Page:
Brock Wilcox > Continuity-1.5 > Continuity::Mapper



Annotate this POD


Open  0
View/Report Bugs


Continuity::Mapper - Map a request onto a session


This is the session dictionary and mapper. Given an HTTP request, mapper gives said request to the correct continuation. Mapper makes continuations as needed and stores them. Mapper may be subclassed to implement other strategies for associating requests with continuations. The default strategy is (in limbo but quite possibily) based on a cookie.


$mapper = Continuity::Mapper->new( callback => sub { ... } )

Create a new session mapper.

Contuinity does the following by default:

  $server = Continuity->new( 
    adapter  => Continuity::Adapter::HttpDaemon->new,
    mapper   => Continuity::Mapper->new( callback => \::main )

Continuity::Mapper fills in the following defaults:

    cookie_session => 'sid',
    ip_session => 0,
    path_session => 0,
    query_session => 0,
    assign_session_id => sub { join '', map int rand 10, 1..20 },

Only cookie_session or query_session should be set, but not both. assign_session_id specifies a call-back that generates a new session id value for when cookie_session is enabled and no cookie of the given name (sid in this example) is passed. assign_session_id likewise gets called when query_session is set but no GET/POST parameter of the specified name (sid in this example) is passed.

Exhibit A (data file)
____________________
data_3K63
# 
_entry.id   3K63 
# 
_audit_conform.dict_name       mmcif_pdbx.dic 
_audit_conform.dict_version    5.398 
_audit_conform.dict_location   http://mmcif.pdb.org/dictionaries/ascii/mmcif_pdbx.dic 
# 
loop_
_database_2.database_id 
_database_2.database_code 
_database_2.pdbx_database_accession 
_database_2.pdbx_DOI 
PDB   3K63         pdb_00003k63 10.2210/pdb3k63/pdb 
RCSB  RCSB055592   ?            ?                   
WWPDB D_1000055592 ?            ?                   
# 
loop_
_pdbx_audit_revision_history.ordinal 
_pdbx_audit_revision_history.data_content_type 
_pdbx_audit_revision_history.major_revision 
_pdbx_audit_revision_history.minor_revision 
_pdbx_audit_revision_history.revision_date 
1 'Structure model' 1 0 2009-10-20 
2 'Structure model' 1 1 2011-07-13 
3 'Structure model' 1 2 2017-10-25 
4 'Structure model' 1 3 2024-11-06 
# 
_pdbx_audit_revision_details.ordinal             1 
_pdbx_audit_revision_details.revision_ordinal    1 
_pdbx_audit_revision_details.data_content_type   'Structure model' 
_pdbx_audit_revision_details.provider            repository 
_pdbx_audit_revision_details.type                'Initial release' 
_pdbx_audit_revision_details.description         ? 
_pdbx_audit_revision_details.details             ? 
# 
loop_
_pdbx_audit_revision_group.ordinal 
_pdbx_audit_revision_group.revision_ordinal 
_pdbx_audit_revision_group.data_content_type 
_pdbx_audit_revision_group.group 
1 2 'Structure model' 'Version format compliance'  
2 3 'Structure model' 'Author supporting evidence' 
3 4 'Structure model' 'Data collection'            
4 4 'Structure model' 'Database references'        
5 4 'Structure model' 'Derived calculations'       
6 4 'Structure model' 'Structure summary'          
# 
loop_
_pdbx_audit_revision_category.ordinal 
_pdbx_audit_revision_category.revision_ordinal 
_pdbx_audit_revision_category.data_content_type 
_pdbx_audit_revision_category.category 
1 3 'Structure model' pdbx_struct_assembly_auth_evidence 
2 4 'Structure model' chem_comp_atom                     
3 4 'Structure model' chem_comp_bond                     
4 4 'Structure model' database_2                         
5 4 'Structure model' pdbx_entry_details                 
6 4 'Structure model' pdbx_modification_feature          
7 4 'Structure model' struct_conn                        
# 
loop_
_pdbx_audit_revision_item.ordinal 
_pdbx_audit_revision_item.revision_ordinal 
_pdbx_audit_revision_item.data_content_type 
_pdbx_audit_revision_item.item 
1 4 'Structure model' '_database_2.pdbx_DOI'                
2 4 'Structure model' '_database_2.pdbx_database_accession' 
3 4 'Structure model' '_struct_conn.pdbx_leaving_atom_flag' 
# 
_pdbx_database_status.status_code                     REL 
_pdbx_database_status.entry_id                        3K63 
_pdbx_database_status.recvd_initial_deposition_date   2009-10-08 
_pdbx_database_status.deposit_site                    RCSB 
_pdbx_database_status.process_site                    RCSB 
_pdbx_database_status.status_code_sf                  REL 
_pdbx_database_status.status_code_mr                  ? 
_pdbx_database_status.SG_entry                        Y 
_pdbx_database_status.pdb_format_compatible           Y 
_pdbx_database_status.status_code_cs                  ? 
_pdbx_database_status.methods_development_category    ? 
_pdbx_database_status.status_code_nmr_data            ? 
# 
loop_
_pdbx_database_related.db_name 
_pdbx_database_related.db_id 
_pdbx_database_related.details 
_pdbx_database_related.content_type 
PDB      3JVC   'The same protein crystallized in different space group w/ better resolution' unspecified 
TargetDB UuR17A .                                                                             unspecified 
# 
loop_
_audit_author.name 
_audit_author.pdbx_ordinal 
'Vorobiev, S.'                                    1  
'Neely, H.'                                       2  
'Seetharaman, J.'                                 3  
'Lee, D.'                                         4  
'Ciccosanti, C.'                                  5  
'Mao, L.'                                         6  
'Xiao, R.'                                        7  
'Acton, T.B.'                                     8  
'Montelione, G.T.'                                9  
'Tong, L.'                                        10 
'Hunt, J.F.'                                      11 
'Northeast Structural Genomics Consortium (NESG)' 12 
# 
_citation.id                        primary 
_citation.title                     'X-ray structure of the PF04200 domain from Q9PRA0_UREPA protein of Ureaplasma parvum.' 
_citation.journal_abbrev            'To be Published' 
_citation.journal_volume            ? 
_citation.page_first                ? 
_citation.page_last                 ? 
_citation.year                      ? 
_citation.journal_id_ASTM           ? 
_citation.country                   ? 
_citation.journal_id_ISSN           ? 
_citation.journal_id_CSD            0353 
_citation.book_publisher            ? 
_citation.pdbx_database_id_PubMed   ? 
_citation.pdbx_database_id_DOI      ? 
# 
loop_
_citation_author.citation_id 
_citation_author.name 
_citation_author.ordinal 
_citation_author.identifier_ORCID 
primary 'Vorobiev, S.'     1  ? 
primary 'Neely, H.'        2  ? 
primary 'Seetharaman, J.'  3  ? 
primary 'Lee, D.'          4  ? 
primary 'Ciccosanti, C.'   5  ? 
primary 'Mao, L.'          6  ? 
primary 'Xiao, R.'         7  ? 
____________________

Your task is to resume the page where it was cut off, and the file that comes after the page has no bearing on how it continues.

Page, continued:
If you use query_session to keep the user associated with their session, every link and form in the application must be written to include the session id. The currently assigned ID can be gotten at with $request->session_id.

For each incoming HTTP hit, Continuity must use some criteria for deciding which execution context to send that hit to. For each of these that are set true, that element of the request will be used as part of the key that maps requests to execution context (remembering that Continuity hopes to give each user one unique execution context). An "execution context" is just a unique call to the whichever function is specified or passed as the callback, where several such instances of the same function will be running at the same time, each being paused to wait for more data or unpaused when data comes in.

In the simple case, each "user" gets their own execution context. By default, users are distinguished by their IP address, which is a very bad way to try to make this distinction. Corporate users behind NATs and AOL users (also behind a NAT) will all appear to be the same few users.

path_session may be set true to use the pathname of the request, such as foo in, as part of the criteria for deciding which execution context to associate with that hit. This makes it possible to write applications that give one user more than one execution contexts. This is necessary to run server-push concurrently with push from the user back to the server (see the examples directory) or to have sub-applications running on the same port, each having its own state seperate from the others.